The Jijiupian collation puts together characters written with the same radical or signific, and then divides them into chapters. Within each chapter, the style consisted mainly of 3-, 4-, or 7-syllable rhyming lines, as in Chinese poetry. Rhyme makes it easy to read, memorize, and recite (Yong and Peng 2008: 57).
China's first "word books" were written to meet the needs of literacy education (Allan 2013: 212). Shi You's Jijiupian was intended to be used for learning the meanings of basic characters and how they should properly be written. It formed a basis for verbal elaborations by teachers, and could have served as a handy reference manual for scribes and copyists (Needham, Lu, and Huang 1986: 195). The original Han edition Jijiupian was written in clerical script, but it was later used for learning to write in other calligraphic styles of characters, such as regular script and cursive script.
The Jijiupian has historical linguistic value as a record of common words that were current during the Han dynasty. It preserved many technical terms and names of plants, animals, tools, and objects, which are important for the histories of science, medicine, and technology. For instance, the Jijiupian was the first text to describe the trip hammer and waterwheel.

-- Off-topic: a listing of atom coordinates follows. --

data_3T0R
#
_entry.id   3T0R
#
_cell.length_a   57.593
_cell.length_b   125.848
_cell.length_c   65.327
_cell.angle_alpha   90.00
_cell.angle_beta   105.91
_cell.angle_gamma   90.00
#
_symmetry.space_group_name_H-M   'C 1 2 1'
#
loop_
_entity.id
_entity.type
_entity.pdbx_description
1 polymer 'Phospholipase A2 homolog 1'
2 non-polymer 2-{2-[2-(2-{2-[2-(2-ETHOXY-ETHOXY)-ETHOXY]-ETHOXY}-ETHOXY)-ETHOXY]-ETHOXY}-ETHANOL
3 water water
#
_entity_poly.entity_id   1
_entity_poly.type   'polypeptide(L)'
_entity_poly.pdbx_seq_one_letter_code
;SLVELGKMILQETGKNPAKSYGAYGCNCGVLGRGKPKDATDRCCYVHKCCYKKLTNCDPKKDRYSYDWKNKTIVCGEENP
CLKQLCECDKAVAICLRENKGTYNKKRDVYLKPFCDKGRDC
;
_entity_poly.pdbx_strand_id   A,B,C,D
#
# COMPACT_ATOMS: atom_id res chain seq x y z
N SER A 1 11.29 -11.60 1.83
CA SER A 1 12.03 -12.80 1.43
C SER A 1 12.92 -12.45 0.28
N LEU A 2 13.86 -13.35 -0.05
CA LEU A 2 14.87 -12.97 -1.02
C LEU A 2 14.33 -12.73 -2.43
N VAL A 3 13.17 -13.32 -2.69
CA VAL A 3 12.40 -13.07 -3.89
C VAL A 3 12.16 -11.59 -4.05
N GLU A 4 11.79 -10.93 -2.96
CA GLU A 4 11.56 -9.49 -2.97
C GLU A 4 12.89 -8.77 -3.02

To illustrate the types of lists that the Jijiupian contains, and their value for those who wished to write correctly, consider the Section 24 list of traditional Chinese herbal medicines, written in rhymed 7-character lines (tr. Needham, Lu, and Huang 1986: 195).
灸刺和药逐去邪 By moxa, acupuncture and the compounding of drugs we may drive out the malign (qi that cause illness). (Of drugs and drug-plants there are:) Huángqín 黄芩 Scutellaria lateriflora, fúlíng 伏苓 Wolfiporia cocos, yù 礜 arsenolite, and cháihú 茈胡 Bupleurum falcatum. Mǔméng 牡蒙 Rubia yunnanensis, gāncǎo 甘草 Glycyrrhiza glabra, wǎn 菀 Aster tataricus, and lílú 藜蘆 Veratrum niqrum. Wūhuì 烏喙 and fùzǐ 附子 both Aconitum carmichaelii, jiāo 椒 , Zanthoxylum piperitum, and yánhuá 芫花 Daphne genkwa. Bànxià 半夏 Pinellia ternata, zàojiá 皂莢 Gleditsia sinensis, ài 艾 Artemisia argyi, and tuówú 橐吾 Ligularia sibirica.
The rhyme-words (Old Chinese reconstructions from Baxter-Sagart 2014) are: *sə.ɢa 邪, *ɡˁa 胡, *rˁa 蘆, *qʷʰˁra 花, and *ŋˁa 吾. With the exception of the mineral arsenolite (arsenic oxide), most of these names are written with the "plant radical" 艸 or 艹, which is commonly used in characters for plants and trees.
The text "impresses readers with its balanced content and ingenuity" (Lee 2000: 437), and some examples are:
To buy on credit, to borrow, to sell and to buy, these activities give convenience to merchants and markets….To cut, to mince, to broil and to cook a whole piece of meat, each has its own shape….Rooms, houses, and inns are [for people] to rest and there are also towers, palaces, and halls….Various ranked lords have their fiefs, lands, and household vassals; these [privileges] come from hard studies, but not from [the help of] ghosts or spirits. (tr. Lee 2000: 438)
The Jijiupian teaches students basic vocabulary for daily life, with occasional moral lessons.